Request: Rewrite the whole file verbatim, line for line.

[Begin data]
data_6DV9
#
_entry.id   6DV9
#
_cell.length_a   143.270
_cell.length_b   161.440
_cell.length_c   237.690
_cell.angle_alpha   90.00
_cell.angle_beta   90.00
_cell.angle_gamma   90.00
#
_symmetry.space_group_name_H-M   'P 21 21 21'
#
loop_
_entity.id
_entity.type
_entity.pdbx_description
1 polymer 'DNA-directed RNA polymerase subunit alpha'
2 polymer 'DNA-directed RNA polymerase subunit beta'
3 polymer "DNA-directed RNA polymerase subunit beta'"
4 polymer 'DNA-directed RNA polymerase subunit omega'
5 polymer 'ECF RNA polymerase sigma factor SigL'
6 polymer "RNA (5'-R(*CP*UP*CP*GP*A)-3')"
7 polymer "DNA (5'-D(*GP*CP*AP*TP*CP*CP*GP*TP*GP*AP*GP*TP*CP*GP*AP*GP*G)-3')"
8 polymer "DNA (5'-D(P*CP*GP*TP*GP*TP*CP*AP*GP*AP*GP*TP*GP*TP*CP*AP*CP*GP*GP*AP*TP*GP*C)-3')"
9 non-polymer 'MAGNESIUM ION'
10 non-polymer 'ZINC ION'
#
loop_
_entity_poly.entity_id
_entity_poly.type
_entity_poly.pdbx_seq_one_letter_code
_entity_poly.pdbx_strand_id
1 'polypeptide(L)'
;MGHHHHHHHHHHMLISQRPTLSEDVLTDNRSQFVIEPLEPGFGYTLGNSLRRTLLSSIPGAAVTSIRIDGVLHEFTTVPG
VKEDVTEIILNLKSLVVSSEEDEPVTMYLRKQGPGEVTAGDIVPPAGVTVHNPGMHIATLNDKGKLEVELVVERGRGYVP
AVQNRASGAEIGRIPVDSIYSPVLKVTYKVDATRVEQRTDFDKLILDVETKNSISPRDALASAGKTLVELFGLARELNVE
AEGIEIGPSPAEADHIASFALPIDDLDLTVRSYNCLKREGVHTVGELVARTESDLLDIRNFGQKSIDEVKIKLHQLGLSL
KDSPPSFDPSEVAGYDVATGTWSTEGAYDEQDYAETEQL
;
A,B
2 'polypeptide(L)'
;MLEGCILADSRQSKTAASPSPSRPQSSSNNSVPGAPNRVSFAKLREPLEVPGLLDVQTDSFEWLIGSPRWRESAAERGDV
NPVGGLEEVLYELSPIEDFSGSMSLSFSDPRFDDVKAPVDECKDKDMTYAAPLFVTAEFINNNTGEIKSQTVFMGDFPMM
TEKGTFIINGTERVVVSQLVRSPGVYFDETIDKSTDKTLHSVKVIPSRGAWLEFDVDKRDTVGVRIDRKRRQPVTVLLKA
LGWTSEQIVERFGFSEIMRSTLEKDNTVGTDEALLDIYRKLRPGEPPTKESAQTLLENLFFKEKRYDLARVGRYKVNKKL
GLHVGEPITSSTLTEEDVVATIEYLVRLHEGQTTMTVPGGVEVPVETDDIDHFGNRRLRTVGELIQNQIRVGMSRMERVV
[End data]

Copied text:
data_6DV9
#
_entry.id   6DV9
#
_cell.length_a   143.270
_cell.length_b   161.440
_cell.length_c   237.690
_cell.angle_alpha   90.00
_cell.angle_beta   90.00
_cell.angle_gamma   90.00
#
_symmetry.space_group_name_H-M   'P 21 21 21'
#
loop_
_entity.id
_entity.type
_entity.pdbx_description
1 polymer 'DNA-directed RNA polymerase subunit alpha'
2 polymer 'DNA-directed RNA polymerase subunit beta'
3 polymer "DNA-directed RNA polymerase subunit beta'"
4 polymer 'DNA-directed RNA polymerase subunit omega'
5 polymer 'ECF RNA polymerase sigma factor SigL'
6 polymer "RNA (5'-R(*CP*UP*CP*GP*A)-3')"
7 polymer "DNA (5'-D(*GP*CP*AP*TP*CP*CP*GP*TP*GP*AP*GP*TP*CP*GP*AP*GP*G)-3')"
8 polymer "DNA (5'-D(P*CP*GP*TP*GP*TP*CP*AP*GP*AP*GP*TP*GP*TP*CP*AP*CP*GP*GP*AP*TP*GP*C)-3')"
9 non-polymer 'MAGNESIUM ION'
10 non-polymer 'ZINC ION'
#
loop_
_entity_poly.entity_id
_entity_poly.type
_entity_poly.pdbx_seq_one_letter_code
_entity_poly.pdbx_strand_id
1 'polypeptide(L)'
;MGHHHHHHHHHHMLISQRPTLSEDVLTDNRSQFVIEPLEPGFGYTLGNSLRRTLLSSIPGAAVTSIRIDGVLHEFTTVPG
VKEDVTEIILNLKSLVVSSEEDEPVTMYLRKQGPGEVTAGDIVPPAGVTVHNPGMHIATLNDKGKLEVELVVERGRGYVP
AVQNRASGAEIGRIPVDSIYSPVLKVTYKVDATRVEQRTDFDKLILDVETKNSISPRDALASAGKTLVELFGLARELNVE
AEGIEIGPSPAEADHIASFALPIDDLDLTVRSYNCLKREGVHTVGELVARTESDLLDIRNFGQKSIDEVKIKLHQLGLSL
KDSPPSFDPSEVAGYDVATGTWSTEGAYDEQDYAETEQL
;
A,B
2 'polypeptide(L)'
;MLEGCILADSRQSKTAASPSPSRPQSSSNNSVPGAPNRVSFAKLREPLEVPGLLDVQTDSFEWLIGSPRWRESAAERGDV
NPVGGLEEVLYELSPIEDFSGSMSLSFSDPRFDDVKAPVDECKDKDMTYAAPLFVTAEFINNNTGEIKSQTVFMGDFPMM
TEKGTFIINGTERVVVSQLVRSPGVYFDETIDKSTDKTLHSVKVIPSRGAWLEFDVDKRDTVGVRIDRKRRQPVTVLLKA
LGWTSEQIVERFGFSEIMRSTLEKDNTVGTDEALLDIYRKLRPGEPPTKESAQTLLENLFFKEKRYDLARVGRYKVNKKL
GLHVGEPITSSTLTEEDVVATIEYLVRLHEGQTTMTVPGGVEVPVETDDIDHFGNRRLRTVGELIQNQIRVGMSRMERVV